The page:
Postdoc, Oxford Clinical Research Unit, Ho Chi Minh, Vietnam
Title of the talk: Clinical characteristics and virology of Hand, Foot and Mouth Disease in Southern Vietnam
Hand, foot and mouth disease (HFMD) has been associated with large outbreaks among young children, including severe illness and fatality, in the Asia-Pacific Region since 1997. Severe illness is most often associated with enterovirus A71 (EV-A71). Vietnam experienced a large sustained outbreak of almost 200.000 hospitalised cases and over 200 deaths in 2011-12, the large majority occurring in southern Vietnam.
A prospective study was conducted in three referral hospitals: Children’s Hospital 1, Children’s Hospital 2 and Hospital for Tropical Diseases. Patients were enrolled from all severity. Between July 2013 and July 2015, 1547 children were enrolled. Four serotypes of EV-A71, Coxsackie virus (CV) A6, A10 and A16 were responsible for 1005/1327 (75.7%) of diagnosed cases. We found an unexpected dominance of EV-A71 among both in and outpatients, and a strong association with severe illness. CV-A6 and A10 emerged in Vietnam during our study period and replaced CV-A16. CV-A10 was associated with different clinical and laboratory characteristics.
Our analysis revealed the persistence of EV-A71 subgenogroup B5 in Vietnam from 2013 to 2015 without any major outbreak notification despite the observed high level of genetic diversity of EV-A71. The relative genetic diversity of subgenogroup B5 increased sharply in 2012, leading to subgenogroup switch from C4 to B5 and then remained stable from 2013 to 2015. Subgenogroup B5 were dominantly circulated in Vietnam during the study time and might import to Vietnam from two independent sources. Results from this study, covering demography, clinical features and virology, provides a full view of HFMD in Southern Vietnam and therefore may have great impact for disease management and control.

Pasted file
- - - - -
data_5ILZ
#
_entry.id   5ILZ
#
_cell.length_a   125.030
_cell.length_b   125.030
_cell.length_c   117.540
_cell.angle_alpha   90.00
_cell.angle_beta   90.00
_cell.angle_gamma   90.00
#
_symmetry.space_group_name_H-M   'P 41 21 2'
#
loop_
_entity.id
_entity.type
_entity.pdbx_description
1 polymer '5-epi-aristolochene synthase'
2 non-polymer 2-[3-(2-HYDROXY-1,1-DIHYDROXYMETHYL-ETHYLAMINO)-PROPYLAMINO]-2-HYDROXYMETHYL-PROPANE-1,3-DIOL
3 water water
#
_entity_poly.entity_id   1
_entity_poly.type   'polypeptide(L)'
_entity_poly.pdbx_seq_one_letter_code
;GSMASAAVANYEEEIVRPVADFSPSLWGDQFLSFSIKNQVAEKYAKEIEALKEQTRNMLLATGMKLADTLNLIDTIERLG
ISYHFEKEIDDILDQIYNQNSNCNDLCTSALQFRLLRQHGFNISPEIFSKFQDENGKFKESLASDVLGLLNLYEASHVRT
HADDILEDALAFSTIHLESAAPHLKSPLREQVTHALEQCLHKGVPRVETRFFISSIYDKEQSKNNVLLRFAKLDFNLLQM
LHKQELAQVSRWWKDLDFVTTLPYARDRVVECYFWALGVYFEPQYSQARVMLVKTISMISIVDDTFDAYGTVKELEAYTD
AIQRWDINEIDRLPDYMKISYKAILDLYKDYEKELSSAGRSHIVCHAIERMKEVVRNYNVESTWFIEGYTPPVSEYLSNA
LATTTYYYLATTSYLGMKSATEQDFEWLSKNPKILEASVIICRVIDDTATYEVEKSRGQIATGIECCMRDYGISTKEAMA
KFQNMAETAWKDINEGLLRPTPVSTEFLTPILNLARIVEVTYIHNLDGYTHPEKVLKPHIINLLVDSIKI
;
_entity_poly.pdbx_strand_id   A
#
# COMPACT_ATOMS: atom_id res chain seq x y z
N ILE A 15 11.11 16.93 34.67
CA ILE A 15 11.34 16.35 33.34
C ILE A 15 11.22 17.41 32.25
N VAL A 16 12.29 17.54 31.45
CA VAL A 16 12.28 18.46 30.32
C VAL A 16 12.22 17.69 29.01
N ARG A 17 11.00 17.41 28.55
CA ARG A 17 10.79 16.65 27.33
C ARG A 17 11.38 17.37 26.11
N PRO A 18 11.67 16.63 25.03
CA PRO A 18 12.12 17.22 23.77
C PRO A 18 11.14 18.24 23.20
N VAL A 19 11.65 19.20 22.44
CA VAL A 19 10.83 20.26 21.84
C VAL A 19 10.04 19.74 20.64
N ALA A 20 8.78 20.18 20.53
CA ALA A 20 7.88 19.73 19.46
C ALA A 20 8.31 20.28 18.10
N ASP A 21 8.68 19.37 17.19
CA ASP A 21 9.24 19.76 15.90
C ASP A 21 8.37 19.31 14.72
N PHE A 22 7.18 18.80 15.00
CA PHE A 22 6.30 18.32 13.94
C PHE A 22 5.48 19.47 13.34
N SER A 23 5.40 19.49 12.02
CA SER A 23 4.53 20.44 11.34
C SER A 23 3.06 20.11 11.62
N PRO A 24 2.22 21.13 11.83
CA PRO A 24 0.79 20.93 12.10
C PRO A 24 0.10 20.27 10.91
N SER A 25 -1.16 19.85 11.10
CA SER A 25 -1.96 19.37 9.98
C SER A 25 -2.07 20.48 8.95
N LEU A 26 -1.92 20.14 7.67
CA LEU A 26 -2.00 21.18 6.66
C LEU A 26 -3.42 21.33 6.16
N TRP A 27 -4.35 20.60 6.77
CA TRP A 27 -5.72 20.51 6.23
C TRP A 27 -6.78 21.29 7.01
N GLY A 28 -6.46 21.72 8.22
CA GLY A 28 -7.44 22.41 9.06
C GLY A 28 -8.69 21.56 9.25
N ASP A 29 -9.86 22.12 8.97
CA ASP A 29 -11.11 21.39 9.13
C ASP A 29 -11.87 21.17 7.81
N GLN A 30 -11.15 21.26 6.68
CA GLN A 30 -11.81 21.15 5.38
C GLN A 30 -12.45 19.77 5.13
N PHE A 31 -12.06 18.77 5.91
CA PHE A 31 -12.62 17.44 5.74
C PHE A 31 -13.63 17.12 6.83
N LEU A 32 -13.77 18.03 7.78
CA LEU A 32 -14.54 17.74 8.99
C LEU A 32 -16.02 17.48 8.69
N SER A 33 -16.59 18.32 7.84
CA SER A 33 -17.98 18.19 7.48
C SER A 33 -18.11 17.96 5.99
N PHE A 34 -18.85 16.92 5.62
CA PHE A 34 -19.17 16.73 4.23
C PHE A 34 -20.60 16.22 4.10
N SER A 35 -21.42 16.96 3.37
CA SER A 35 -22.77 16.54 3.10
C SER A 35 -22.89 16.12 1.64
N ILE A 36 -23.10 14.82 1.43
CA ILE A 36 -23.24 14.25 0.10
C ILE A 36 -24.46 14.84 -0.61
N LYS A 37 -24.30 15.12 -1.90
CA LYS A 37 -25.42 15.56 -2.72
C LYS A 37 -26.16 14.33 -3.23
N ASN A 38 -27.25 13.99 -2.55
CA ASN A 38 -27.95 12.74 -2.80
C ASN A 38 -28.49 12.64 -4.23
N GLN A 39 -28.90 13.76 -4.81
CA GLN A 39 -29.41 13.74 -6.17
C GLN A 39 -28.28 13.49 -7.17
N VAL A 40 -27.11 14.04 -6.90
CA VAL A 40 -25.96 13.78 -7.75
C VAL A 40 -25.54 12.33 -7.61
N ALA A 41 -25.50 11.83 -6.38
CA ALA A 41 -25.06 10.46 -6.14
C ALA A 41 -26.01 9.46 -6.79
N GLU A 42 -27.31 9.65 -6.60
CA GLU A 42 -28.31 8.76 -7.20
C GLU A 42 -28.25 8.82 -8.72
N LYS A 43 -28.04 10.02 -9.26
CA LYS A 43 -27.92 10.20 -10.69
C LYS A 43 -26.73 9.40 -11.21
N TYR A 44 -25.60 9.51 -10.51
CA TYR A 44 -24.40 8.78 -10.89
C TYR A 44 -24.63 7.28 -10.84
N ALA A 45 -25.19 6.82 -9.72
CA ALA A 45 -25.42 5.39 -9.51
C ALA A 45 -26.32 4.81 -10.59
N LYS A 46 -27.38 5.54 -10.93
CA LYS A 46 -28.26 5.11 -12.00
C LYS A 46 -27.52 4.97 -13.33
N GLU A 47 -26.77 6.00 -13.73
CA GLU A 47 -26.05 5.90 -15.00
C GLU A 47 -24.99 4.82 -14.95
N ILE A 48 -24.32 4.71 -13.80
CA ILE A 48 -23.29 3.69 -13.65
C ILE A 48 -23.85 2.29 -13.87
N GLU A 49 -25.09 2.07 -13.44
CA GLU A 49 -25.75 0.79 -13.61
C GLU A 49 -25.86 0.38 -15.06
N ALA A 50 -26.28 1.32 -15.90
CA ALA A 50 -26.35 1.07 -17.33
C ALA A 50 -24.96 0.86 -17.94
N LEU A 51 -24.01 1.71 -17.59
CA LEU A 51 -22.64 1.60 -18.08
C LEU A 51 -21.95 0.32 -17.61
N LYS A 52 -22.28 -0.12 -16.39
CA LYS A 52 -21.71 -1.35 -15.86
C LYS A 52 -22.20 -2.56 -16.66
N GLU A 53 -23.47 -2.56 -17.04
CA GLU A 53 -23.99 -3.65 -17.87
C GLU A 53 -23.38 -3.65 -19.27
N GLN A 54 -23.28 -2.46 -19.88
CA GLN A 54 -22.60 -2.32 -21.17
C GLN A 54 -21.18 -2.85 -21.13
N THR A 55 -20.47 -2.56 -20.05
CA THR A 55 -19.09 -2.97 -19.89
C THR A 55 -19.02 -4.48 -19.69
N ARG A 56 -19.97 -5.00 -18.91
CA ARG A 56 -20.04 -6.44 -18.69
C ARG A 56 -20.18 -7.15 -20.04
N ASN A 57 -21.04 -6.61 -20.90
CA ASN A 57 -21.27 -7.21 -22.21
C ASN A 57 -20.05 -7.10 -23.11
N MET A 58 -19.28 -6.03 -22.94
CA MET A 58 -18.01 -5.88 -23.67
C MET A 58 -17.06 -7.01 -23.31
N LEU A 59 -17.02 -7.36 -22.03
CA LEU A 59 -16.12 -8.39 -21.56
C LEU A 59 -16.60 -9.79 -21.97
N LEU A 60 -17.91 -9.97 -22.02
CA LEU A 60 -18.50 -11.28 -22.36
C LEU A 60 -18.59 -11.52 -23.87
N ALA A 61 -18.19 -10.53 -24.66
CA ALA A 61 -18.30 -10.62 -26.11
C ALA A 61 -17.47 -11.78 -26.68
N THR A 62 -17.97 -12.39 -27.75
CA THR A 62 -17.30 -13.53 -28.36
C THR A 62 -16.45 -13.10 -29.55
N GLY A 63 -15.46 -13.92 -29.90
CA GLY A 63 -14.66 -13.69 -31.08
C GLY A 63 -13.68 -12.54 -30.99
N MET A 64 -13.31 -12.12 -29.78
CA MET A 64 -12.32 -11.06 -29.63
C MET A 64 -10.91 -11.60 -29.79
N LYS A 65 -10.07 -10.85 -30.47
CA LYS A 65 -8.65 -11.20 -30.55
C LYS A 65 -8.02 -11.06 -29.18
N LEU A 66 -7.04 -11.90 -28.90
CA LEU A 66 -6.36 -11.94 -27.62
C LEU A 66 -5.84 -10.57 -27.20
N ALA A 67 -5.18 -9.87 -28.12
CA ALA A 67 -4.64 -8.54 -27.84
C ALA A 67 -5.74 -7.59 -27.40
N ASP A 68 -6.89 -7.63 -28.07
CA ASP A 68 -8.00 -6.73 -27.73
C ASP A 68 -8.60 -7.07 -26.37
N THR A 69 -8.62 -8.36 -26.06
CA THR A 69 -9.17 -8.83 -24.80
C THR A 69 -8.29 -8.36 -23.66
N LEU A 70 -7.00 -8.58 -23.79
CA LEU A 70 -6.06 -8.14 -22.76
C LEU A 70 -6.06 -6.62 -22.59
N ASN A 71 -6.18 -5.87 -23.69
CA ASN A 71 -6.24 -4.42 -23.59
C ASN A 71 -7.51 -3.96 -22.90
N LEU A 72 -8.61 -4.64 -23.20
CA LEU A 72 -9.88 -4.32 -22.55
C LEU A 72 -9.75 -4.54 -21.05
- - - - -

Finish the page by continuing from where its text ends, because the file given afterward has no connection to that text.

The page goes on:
Hoang Minh Tu Van earned her Bachelor of Medicine from the University of Medicine and Pharmacy – Ho Chi Minh City in 2007 and worked as a General Practitioner for one year before taking the Master of Medicine (Infection and Immunity) course in University of Sydney – Australia. Back to Vietnam, she worked as both a clinician and researcher in Children’s Hospital 2 for six years. Van has completed her PhD thesis with Oxford University, entitle “ Clinical characteristics, virology and host genetic markers of Hand, Foot and Mouth Disease in Southern Vietnam” and now she is a post-doc researcher in Oxford Clinical Research Unit, Vietnam.